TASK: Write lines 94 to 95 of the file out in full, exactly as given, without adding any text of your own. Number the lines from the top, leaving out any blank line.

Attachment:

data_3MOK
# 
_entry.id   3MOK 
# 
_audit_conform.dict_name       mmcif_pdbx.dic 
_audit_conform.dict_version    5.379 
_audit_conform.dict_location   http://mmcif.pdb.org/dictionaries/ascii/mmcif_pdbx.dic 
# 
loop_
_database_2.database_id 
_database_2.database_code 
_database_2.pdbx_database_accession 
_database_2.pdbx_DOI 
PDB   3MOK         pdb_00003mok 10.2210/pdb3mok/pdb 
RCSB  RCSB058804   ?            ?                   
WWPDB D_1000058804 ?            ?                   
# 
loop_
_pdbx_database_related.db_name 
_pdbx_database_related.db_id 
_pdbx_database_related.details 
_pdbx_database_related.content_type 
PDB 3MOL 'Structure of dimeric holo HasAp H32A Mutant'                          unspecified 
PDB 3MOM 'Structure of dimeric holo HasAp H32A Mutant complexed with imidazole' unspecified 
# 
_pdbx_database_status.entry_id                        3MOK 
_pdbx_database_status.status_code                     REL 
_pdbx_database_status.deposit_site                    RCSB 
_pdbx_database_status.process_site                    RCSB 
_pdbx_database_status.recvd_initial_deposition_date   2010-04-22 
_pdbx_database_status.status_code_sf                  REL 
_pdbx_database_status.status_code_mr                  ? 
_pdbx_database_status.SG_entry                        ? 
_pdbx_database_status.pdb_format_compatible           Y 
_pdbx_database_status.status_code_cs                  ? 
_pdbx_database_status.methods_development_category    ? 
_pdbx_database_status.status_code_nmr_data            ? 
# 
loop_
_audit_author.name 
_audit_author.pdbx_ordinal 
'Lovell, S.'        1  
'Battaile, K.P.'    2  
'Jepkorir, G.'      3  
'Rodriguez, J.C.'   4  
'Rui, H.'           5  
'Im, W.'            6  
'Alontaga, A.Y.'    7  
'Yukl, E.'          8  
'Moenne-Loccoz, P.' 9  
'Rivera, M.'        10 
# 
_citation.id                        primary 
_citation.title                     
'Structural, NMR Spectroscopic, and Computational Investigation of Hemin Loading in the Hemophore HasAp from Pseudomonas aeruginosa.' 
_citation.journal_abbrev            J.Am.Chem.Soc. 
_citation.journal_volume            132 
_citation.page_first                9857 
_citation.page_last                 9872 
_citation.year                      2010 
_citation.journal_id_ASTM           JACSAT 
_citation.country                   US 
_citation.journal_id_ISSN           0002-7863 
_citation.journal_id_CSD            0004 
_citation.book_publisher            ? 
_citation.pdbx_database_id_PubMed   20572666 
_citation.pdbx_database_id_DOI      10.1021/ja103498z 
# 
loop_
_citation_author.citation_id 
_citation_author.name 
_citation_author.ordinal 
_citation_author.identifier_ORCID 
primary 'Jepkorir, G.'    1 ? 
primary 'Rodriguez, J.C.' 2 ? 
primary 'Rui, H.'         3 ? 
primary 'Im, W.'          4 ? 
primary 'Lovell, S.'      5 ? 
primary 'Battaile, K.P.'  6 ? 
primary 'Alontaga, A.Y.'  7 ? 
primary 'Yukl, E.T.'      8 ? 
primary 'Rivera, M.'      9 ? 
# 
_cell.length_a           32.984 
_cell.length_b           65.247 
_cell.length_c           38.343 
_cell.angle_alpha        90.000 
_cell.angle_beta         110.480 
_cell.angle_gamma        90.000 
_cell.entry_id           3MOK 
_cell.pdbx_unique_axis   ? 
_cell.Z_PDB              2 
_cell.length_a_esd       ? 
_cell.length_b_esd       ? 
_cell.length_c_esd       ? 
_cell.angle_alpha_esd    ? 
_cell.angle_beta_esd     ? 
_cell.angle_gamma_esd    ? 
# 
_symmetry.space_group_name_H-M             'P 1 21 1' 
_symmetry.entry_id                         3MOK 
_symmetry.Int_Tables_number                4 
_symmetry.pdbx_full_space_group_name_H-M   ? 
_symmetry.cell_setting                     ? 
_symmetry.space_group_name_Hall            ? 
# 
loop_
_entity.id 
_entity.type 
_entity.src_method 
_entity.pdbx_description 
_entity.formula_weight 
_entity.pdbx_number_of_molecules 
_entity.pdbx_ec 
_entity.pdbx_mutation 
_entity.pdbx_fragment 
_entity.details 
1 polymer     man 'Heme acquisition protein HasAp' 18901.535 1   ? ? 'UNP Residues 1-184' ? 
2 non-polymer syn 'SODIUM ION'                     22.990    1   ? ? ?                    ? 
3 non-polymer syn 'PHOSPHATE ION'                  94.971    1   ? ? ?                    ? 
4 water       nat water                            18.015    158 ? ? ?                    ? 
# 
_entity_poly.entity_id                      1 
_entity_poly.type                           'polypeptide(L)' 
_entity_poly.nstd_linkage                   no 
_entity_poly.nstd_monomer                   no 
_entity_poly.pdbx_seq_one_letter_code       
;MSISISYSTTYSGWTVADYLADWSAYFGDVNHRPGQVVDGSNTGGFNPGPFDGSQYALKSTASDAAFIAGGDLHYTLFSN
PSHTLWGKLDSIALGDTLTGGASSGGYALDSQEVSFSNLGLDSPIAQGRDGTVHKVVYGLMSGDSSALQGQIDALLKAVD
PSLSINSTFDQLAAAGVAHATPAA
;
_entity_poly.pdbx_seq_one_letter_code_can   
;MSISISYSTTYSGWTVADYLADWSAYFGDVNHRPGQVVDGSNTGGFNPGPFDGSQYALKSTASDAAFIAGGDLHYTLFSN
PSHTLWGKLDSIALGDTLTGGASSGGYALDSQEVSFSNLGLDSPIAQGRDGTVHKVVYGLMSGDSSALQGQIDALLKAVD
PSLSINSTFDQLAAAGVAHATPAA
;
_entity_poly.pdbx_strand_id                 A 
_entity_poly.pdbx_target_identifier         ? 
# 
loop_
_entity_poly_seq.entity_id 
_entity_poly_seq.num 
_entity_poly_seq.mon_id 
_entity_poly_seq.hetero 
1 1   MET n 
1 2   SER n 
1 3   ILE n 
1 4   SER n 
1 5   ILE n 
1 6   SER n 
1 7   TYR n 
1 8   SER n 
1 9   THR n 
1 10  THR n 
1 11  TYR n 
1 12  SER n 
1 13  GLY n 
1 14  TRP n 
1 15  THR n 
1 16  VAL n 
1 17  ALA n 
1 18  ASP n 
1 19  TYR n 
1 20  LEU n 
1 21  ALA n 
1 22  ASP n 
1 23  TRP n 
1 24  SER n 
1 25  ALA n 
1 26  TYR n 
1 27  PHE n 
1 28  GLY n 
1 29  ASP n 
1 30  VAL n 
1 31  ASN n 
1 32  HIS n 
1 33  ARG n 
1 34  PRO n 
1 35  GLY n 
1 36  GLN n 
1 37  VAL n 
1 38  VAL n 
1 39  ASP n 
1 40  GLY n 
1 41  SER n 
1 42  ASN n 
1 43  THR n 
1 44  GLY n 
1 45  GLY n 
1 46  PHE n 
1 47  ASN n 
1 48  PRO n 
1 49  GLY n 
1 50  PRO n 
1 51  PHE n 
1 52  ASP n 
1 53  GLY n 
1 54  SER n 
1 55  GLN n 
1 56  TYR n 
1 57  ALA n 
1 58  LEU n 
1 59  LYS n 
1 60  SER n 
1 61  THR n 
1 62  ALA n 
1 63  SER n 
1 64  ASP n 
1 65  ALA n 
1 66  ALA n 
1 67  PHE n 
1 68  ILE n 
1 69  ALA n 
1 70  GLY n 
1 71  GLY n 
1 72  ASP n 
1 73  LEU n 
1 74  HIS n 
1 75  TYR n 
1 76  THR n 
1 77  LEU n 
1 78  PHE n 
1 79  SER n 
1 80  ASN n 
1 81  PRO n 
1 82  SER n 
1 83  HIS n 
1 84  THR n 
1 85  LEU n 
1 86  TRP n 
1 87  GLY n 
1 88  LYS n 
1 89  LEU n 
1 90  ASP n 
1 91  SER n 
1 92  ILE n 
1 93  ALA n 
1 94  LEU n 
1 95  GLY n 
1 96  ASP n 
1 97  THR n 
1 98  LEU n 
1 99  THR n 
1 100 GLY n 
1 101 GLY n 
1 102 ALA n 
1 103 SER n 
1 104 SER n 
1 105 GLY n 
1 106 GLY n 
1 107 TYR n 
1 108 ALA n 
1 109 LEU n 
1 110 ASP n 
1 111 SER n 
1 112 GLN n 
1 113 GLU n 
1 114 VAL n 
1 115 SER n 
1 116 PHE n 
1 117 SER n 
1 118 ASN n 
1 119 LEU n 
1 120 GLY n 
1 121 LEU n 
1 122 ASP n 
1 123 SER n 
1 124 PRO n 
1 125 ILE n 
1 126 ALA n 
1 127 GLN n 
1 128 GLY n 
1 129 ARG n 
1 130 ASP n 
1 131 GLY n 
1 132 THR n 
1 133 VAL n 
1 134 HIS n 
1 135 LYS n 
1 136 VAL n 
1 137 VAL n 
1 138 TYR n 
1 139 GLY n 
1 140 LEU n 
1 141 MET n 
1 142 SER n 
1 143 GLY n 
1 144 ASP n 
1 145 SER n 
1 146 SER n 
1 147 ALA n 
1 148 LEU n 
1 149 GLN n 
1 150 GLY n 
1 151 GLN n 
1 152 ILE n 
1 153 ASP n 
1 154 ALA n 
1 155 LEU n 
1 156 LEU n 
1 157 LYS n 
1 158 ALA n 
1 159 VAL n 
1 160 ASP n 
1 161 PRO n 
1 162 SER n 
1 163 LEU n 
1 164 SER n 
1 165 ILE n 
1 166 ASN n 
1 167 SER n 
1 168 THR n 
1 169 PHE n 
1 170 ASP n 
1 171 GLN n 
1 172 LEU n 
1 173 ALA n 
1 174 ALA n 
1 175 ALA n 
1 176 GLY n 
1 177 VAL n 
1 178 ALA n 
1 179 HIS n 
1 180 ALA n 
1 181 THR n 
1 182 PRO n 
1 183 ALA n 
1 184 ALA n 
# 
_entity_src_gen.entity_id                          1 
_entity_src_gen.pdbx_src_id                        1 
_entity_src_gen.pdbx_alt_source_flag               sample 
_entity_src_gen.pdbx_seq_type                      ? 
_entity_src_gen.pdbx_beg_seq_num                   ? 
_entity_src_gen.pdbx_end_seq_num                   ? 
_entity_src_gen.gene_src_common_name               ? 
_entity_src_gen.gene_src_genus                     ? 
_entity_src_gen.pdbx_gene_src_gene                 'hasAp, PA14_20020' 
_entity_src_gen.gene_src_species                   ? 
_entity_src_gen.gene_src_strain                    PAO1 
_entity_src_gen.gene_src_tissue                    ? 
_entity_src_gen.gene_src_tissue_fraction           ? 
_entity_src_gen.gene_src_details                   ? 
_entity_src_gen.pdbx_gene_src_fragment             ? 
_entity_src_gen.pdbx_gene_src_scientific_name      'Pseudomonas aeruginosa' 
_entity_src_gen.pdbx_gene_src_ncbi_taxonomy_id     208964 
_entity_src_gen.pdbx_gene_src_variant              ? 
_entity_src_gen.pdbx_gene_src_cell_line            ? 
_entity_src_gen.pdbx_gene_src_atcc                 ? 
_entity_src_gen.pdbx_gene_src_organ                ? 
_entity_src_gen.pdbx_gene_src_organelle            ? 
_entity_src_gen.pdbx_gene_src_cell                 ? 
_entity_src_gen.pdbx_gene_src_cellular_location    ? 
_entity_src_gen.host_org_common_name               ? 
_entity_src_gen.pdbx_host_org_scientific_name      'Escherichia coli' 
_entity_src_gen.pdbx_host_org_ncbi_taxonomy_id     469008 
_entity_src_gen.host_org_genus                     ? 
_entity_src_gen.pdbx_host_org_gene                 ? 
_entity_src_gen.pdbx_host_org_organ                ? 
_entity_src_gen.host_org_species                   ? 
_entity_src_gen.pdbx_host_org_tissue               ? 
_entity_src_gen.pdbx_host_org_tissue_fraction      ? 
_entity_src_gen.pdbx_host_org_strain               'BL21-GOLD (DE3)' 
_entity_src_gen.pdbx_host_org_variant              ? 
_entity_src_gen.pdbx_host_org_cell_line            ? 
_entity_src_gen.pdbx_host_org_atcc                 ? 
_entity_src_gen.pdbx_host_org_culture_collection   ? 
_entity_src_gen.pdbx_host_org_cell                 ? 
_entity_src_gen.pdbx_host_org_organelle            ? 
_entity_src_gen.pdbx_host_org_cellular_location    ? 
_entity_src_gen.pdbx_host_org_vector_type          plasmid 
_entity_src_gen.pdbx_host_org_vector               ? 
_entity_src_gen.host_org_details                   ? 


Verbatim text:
_cell.length_b_esd       ? 
_cell.length_c_esd       ? 